Courtesy of Enefit
Enefit's project is proposed for land in eastern Utah.

Utah and surrounding states are home to a staggering amount of shale oil deposits — 3 trillion barrels, by one estimate. The trick has been developing this resource in a cost-productive and environmentally friendly manner, which has eluded efforts in the past. Given the size of this potential deposit, however, it would be wrong to ignore new opportunities to unlock this puzzle.

Enefit American Oil, an Estonian company, has secured leases for 30,000 acres of oil shale production in Utah, with the intent of producing 50,000 barrels of oil per day. That could accommodate one-third of all of Utah's liquid fuel consumption. In the process, it would also create 1,200 construction jobs to get the project started, as well as 2,000 long-term, high-wage full-time jobs once production actually begins.

Most of this development would be done on private land, using no water for the actual processing of the oil shale and minimal water to suppress dust from the project. What little water is used could be recycled for future use. All this suggests that the benefits of going forward are much greater than the potential drawbacks.

Which is not to ignore the drawbacks. Environmentalists are concerned that any water usage, however limited, would put too much of a drain on local resources. There are also concerns about pollution. But a two-year study has determined that the environmental impact would be relatively slight. As for water, the amount needed is far less than that which would be employed by other technologies such as fracking — a method not being employed in this particular project — and nuclear power, which is now being considered in Utah despite its considerable demands for water.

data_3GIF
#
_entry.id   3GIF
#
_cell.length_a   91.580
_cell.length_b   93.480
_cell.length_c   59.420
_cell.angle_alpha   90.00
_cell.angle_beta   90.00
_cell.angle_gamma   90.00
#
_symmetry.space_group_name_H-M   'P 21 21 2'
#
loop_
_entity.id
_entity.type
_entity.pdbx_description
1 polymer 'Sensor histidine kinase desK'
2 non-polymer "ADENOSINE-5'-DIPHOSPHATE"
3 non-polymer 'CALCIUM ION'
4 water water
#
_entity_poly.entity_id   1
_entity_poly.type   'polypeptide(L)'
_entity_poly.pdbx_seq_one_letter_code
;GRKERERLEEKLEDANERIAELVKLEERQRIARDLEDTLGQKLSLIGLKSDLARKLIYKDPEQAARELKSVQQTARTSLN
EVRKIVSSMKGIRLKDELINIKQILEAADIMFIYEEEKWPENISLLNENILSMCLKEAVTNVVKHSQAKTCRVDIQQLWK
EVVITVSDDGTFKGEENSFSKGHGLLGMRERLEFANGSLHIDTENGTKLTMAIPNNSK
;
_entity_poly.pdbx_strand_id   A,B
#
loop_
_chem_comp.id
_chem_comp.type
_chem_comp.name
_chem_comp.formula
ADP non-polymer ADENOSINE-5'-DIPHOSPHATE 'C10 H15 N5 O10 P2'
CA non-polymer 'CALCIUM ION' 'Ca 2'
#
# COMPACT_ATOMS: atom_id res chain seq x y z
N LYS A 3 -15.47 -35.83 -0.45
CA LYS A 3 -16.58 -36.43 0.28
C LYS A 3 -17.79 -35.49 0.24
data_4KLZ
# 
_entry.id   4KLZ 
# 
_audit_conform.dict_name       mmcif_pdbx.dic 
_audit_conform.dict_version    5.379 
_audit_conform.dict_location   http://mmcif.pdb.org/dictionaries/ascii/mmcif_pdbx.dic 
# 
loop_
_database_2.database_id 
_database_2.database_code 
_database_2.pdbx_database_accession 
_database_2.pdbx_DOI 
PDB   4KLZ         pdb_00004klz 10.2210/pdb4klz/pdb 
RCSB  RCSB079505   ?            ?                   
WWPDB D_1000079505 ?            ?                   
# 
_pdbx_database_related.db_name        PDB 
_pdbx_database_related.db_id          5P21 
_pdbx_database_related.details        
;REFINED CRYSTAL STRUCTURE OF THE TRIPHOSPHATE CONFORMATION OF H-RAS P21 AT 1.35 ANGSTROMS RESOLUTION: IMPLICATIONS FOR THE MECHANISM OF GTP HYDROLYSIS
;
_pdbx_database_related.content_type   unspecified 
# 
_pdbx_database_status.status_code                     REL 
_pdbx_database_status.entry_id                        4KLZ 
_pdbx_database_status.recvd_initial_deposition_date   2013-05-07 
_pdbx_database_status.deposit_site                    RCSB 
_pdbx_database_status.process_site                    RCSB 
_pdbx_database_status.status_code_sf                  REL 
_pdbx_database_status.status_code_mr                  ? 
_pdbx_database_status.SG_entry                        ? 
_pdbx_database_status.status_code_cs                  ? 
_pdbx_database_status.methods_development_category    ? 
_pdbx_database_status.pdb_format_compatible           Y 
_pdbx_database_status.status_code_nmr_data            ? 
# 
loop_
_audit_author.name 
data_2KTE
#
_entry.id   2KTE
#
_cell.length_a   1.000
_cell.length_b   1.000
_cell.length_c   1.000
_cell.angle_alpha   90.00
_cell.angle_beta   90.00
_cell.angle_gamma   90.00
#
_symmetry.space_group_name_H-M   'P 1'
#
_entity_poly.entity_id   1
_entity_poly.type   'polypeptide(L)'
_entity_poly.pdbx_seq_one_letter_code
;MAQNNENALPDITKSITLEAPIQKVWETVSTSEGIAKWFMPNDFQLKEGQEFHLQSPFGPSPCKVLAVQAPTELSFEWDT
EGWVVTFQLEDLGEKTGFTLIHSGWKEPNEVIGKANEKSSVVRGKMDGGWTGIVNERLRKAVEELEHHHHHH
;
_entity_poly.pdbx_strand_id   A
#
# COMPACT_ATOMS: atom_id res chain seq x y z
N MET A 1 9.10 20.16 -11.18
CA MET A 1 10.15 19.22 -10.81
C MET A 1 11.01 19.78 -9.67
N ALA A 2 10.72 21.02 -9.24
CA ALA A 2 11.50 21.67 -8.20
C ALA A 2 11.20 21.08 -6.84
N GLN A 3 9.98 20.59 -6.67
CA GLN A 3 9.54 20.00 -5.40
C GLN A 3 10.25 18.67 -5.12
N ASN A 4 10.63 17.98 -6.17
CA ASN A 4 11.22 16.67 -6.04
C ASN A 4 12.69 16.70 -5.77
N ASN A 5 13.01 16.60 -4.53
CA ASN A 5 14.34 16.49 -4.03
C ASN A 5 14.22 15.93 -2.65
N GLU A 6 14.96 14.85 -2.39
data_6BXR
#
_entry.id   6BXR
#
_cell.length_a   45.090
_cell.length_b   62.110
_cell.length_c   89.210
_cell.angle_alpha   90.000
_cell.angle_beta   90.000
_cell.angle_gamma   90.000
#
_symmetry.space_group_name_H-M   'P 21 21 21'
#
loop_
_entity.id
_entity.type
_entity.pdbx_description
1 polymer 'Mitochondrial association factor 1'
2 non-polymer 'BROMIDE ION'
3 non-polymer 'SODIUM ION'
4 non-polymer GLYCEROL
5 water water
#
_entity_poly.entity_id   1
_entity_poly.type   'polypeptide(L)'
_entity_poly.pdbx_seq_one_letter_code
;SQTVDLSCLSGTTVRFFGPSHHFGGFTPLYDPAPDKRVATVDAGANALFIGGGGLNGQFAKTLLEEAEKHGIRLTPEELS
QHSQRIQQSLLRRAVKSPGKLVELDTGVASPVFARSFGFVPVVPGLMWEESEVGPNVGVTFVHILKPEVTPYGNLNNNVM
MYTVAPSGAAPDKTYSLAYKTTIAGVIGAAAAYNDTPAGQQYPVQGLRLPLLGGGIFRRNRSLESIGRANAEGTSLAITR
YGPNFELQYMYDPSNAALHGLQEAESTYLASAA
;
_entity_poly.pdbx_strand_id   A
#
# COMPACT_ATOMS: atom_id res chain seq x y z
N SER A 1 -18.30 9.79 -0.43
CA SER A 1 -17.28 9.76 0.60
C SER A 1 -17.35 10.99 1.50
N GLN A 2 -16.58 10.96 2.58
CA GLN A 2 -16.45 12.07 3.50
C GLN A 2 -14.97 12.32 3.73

Yet even if the environmental challenges can be overcome, some question whether additional effort ought to be expended toward any new fossil fuel development, since such projects divert the focus away from developing alternative fuels.

While the world ought to turn its attention to the development of wind, solar, geothermal and other alternative sources for energy, those still are inadequate to meet the needs of the present. One needs only to look to Germany, where people are lamenting the rising fuel costs that result from moving to alternative sources before they are either technologically or economically feasible.

For the foreseeable future, the world will have to rely on energy generated by fossil fuels to meet its expanding demands. Enefit and others are developing innovative new strategies to bring it to them. Utah should welcome those efforts and hope they succeed in unlocking a rich and productive resource.